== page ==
3 February – Sekondi
 
 Egypt 1
 
 Ivory Coast 5
 
7 February – Kumasi
 
 Guinea 0
 
 Ivory Coast 1
 
4 February – Kumasi
 
 Egypt 4 Third place
 
 Egypt 2
 
9 February – Kumasi
 
 Angola 1
 
 Ghana 4
 
 
 Ivory Coast 2
 

Quarter-finals

Ghana 2–1 Nigeria
Essien 45+2'
Agogo 83'
Report Yakubu 35' (pen.)
Attendance: 45,000

Ivory Coast 5–0 Guinea
Keïta 25'
Drogba 70'
Kalou 72', 81'
B. Koné 85'
Report
Attendance: 14,000

Egypt 2–1 Angola
Hosny 23' (pen.)
Zaki 38'
Report Manucho 27'
Attendance: 6,000

Tunisia 2–3 (a.e.t.) Cameroon
Ben Saada 34'
Chikhaoui 81'
Report Mbia 18', 93'
Geremi 27'
Attendance: 15,000

Semi-finals

Ghana 0–1 Cameroon
Report N'Kong 72'

Ivory Coast 1–4 Egypt
Keita 63' Report Fathy 12'
Zaki 61', 67'
Aboutrika 90+1'
Attendance: 30,000

Third place match

Ghana 4–2 Ivory Coast
Muntari 10'
Owusu-Abeyie 70'
Agogo 80'
Draman 84'
Report Sanogo 24', 32'
Attendance: 40,000

Final

Cameroon 0–1 Egypt
Report Aboutrika 76'
Attendance: 35,500
Referee: Coffi Codjia (Benin)

Awards

Best Goalkeeper

Best XI

The following players were selected as the best in their respective positions, based on their performances throughout the tournament. Their performances were analysed by the tournament's Technical Study Group (TSG), who picked the team.[9]

Goalkeepers Defenders Midfielders Forwards

Egypt Essam El-Hadary

Cameroon Geremi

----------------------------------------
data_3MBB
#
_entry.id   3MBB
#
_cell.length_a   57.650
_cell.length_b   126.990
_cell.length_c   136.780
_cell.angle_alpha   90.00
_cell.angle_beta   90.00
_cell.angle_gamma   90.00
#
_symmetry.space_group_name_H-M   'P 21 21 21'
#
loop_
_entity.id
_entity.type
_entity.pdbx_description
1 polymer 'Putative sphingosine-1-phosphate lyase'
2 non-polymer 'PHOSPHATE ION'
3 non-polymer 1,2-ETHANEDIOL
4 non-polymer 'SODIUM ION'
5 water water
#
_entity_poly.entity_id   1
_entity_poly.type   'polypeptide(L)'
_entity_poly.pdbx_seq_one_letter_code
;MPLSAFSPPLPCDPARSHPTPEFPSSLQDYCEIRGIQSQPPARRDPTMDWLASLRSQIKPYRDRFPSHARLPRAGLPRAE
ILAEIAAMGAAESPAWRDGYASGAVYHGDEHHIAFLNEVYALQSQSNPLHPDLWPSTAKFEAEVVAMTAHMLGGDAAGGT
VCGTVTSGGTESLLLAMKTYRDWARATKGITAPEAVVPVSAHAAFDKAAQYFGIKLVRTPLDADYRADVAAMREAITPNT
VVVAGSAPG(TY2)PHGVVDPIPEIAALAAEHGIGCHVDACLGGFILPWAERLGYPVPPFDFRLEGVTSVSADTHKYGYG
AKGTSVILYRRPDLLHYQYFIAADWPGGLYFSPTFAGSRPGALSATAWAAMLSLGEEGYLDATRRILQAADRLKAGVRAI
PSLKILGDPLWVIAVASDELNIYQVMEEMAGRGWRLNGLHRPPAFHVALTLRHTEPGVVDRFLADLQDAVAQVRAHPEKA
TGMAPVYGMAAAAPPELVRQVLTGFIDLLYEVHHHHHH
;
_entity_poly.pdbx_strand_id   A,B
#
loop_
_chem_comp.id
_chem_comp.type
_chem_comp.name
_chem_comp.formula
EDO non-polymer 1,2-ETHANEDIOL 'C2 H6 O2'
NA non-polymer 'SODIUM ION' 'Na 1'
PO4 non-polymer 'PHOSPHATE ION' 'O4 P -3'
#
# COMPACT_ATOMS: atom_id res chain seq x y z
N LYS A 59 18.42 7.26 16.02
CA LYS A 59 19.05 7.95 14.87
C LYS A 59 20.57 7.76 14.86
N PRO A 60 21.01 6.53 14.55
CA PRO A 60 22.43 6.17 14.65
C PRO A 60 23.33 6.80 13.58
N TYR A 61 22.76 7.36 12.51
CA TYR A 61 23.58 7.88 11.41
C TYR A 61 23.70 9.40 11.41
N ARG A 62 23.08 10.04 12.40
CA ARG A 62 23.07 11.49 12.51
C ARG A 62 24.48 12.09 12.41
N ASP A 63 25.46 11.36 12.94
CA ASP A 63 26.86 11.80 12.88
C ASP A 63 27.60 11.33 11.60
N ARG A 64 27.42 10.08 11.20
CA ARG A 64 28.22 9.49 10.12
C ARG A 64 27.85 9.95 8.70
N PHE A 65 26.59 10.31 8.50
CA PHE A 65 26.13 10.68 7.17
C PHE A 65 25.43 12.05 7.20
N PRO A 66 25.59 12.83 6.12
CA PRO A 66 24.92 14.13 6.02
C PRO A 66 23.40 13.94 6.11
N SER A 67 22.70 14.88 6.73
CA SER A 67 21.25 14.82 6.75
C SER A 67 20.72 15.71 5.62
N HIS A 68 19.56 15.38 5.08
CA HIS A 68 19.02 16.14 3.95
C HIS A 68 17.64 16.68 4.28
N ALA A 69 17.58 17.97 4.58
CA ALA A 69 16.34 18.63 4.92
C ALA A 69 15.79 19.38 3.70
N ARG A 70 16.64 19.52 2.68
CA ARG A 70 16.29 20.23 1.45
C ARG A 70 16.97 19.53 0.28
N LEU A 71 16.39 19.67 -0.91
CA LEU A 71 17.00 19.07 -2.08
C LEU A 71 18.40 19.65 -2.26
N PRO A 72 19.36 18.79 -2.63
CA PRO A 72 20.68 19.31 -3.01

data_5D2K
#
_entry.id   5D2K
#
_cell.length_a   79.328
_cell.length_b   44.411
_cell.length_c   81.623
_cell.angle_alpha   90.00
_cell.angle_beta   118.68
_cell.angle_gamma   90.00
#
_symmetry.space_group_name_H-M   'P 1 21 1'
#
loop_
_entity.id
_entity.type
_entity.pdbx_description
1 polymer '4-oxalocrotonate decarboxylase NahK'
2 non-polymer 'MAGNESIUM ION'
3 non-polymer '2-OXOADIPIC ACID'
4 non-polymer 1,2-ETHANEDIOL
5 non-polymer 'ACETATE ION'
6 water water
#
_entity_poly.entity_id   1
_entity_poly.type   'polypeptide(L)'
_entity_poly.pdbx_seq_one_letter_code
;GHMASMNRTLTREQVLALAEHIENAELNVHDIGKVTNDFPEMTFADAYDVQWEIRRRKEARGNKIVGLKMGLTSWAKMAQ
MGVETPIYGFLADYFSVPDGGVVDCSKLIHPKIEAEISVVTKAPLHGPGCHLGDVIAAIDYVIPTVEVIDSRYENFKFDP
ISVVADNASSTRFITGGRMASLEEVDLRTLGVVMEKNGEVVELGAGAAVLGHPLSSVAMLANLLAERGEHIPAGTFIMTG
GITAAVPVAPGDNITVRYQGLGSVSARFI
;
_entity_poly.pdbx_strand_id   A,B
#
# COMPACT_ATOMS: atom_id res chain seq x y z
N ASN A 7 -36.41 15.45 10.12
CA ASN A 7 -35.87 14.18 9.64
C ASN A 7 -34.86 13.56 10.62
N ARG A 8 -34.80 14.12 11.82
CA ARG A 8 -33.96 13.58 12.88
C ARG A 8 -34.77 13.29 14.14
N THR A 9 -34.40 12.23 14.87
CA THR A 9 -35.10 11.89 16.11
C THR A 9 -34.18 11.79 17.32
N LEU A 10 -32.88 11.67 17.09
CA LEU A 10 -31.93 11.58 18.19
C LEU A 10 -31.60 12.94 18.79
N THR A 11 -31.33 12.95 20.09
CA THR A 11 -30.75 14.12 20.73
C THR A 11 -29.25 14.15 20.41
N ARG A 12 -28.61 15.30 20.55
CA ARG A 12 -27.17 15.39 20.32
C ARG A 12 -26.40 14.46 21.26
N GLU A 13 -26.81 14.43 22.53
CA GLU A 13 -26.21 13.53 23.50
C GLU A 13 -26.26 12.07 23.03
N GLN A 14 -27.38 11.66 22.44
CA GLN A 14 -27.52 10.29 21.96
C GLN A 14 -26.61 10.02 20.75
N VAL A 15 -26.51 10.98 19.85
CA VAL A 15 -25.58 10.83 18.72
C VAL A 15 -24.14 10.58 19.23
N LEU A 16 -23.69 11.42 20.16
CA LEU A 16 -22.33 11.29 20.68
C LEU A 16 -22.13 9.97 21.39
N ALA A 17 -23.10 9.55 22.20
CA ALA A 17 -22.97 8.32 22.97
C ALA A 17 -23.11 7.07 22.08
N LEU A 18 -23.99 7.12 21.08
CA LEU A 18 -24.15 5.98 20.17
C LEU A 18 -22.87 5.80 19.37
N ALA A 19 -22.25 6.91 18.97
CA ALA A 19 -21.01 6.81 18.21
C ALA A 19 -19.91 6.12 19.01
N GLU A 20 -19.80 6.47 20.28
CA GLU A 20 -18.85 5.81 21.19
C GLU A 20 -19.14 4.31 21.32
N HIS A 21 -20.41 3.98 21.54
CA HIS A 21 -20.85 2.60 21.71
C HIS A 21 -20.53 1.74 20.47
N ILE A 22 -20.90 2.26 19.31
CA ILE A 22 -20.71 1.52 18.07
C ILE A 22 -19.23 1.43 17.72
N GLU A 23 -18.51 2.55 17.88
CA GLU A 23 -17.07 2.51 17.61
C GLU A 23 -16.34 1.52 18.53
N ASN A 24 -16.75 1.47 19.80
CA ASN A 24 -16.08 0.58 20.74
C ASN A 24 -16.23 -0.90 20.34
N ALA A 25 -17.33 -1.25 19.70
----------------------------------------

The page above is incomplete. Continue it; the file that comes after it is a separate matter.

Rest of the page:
Egypt Wael Gomaa
Ghana Michael Essien

Ghana Sulley Muntari
Ivory Coast Yaya Touré
Cameroon Alex Song
Egypt Hosny Abd Rabo
Egypt Mohamed Aboutrika

Egypt Amr Zaki
Angola Manucho

Substitutes

Goalscorers

5 goals
4 goals
3 goals
2 goals
1 goal
Own goals

References

  1. ^ "Ohene Djan Stadium will last "forever"- Micheletti". ghananewsagency.org. Retrieved 4 December 2013.
  2. ^ Referees
  3. ^ Caf release Cup of Nations' seeds, "BBC Sport", 18 October 2007. Retrieved 4 February 2008.
  4. ^ Willis, W. Bruce (1998). The Adinkra Dictionary: A Visual Primer on the Language of Adinkra. Washington, DC: The Pyramid Complex. pp. 196–7.
  5. ^ Azindow, Yakubu M. (1999). Philosophical Reflections of Adinkra Symbols. Accra, Ghana. p. 29. ISBN 9988-0-0130-4.
  6. ^ Article 5, paragraph 13 in the Regulations of the XXVth Africa Cup of Nations guide.
  7. ^ Kick-off delayed by 15 minutes due to floodlight failure
  8. ^ "Abd Rabou wins best player award". BBC Sport. 10 February 2008. Retrieved 11 February 2008.
  9. ^ "CAF names Best XI for Ghana 2008 ACN". cafonline.com. 10 February 2008. Archived from the original on 13 February 2008. Retrieved 11 February 2008.

External links

Media related to 2008 Africa Cup of Nations at Wikimedia Commons